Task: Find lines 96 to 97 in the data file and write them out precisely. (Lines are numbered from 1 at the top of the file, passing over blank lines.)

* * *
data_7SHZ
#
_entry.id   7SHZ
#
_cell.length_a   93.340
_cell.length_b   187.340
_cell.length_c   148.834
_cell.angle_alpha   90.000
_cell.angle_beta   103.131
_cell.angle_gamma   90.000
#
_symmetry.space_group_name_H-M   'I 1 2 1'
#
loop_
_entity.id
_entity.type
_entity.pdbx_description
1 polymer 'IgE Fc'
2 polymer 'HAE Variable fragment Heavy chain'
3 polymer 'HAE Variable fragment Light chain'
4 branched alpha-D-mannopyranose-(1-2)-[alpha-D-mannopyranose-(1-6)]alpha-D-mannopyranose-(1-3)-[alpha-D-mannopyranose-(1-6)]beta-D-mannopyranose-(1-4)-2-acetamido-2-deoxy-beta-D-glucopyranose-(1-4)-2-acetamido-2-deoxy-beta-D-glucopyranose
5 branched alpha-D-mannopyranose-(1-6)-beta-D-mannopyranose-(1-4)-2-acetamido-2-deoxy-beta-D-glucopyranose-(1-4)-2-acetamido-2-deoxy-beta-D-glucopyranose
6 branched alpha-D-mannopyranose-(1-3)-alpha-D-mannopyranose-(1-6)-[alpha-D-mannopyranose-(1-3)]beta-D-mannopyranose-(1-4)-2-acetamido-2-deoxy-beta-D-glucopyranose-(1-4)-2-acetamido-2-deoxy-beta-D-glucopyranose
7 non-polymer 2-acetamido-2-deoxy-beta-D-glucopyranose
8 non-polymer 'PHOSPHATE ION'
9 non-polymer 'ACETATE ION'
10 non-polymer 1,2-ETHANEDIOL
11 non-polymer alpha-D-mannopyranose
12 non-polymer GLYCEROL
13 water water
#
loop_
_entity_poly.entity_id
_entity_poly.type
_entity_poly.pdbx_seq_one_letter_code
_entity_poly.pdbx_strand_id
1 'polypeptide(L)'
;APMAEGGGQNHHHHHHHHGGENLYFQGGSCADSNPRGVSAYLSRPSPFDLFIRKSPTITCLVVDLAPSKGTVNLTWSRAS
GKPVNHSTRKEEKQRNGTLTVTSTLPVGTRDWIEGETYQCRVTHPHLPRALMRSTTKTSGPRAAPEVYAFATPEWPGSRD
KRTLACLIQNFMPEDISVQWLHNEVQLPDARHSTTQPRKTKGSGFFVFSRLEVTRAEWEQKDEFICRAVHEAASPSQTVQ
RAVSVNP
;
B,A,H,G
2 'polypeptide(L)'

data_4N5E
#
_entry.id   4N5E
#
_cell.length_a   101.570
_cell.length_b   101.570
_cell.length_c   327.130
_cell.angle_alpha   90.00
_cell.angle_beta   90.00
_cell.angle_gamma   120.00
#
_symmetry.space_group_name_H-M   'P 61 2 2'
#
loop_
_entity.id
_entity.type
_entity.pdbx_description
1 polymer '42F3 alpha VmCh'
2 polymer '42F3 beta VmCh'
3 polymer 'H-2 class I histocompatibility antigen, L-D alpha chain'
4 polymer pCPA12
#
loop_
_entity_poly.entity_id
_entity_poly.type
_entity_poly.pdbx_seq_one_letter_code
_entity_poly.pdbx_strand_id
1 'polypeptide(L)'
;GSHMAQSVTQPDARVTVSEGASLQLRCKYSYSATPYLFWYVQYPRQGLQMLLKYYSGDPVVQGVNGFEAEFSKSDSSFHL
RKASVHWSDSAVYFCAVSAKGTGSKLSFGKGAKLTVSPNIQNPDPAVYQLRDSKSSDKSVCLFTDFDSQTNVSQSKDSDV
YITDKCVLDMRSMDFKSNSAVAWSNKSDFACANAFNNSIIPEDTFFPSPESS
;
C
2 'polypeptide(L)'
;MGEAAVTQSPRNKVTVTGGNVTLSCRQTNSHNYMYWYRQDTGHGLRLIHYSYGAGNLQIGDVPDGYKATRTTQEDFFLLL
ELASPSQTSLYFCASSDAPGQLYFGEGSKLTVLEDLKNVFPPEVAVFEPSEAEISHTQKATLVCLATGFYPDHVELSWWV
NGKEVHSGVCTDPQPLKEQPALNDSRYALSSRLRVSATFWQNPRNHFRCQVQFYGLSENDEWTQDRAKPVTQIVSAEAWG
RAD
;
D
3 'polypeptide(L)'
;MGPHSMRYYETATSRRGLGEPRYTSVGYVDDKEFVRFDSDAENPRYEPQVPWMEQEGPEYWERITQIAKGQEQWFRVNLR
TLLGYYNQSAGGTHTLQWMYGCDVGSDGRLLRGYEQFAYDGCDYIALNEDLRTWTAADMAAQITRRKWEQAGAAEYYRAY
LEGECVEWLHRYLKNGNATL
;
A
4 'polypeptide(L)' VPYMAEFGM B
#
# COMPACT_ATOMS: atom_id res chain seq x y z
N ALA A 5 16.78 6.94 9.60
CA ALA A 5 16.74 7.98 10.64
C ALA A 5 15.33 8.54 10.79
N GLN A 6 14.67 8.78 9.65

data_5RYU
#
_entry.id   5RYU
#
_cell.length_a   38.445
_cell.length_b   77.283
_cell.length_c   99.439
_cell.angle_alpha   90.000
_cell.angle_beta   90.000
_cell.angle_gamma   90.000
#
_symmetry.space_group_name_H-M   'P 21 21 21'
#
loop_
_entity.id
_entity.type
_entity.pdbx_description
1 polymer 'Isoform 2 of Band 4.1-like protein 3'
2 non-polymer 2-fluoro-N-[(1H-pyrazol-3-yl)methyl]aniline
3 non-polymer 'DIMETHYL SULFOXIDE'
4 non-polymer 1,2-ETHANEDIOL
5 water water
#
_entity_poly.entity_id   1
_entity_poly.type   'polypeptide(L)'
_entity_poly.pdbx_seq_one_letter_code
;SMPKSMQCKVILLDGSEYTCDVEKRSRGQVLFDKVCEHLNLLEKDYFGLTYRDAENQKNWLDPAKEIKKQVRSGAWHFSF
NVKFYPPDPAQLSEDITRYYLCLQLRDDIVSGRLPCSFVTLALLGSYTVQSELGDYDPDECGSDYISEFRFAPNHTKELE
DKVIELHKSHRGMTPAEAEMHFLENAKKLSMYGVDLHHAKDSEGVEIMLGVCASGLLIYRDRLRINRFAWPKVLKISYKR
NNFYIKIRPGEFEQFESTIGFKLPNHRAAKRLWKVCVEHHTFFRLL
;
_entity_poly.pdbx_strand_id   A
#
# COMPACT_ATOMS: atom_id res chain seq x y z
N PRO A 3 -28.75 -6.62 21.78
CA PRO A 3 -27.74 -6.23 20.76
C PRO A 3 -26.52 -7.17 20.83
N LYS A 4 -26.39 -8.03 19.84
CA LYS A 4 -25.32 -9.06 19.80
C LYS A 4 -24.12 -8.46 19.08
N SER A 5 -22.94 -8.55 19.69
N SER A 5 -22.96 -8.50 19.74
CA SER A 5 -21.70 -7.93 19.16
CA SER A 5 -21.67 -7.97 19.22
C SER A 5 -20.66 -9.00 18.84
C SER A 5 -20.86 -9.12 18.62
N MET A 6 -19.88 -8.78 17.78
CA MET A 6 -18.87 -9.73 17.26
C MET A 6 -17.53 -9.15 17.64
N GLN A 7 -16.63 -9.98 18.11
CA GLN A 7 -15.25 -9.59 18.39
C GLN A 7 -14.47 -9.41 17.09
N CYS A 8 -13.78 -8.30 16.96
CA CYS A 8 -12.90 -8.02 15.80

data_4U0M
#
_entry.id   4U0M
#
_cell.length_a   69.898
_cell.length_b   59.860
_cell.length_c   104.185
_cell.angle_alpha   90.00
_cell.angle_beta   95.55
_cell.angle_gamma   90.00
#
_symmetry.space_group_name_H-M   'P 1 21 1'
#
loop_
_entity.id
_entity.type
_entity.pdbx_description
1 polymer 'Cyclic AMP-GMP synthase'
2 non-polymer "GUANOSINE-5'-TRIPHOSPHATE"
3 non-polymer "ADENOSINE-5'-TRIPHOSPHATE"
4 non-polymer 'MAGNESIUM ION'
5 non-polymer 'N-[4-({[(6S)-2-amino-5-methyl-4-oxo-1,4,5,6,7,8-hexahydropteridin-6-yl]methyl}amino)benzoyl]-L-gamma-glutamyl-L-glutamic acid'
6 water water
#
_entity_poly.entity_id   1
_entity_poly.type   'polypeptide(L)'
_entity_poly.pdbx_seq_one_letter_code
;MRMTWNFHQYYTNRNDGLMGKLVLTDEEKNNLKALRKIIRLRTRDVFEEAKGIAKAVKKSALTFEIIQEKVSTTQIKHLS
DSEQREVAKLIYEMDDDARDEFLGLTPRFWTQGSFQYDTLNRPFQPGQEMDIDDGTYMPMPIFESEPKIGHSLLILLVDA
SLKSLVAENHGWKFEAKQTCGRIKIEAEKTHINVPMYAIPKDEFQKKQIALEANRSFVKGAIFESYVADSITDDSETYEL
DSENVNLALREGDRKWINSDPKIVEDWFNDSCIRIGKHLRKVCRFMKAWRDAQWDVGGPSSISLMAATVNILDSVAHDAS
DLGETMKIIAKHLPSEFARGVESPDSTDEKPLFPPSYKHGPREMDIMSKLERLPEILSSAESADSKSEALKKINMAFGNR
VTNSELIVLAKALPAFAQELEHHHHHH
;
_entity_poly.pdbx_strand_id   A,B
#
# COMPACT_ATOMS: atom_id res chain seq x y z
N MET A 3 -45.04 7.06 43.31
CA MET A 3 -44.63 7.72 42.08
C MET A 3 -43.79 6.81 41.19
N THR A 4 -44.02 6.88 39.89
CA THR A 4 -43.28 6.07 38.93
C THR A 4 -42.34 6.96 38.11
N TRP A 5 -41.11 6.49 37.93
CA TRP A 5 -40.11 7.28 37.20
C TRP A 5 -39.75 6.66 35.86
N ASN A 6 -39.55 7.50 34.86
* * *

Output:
C ALA A 5 15.33 8.54 10.79
N GLN A 6 14.67 8.78 9.65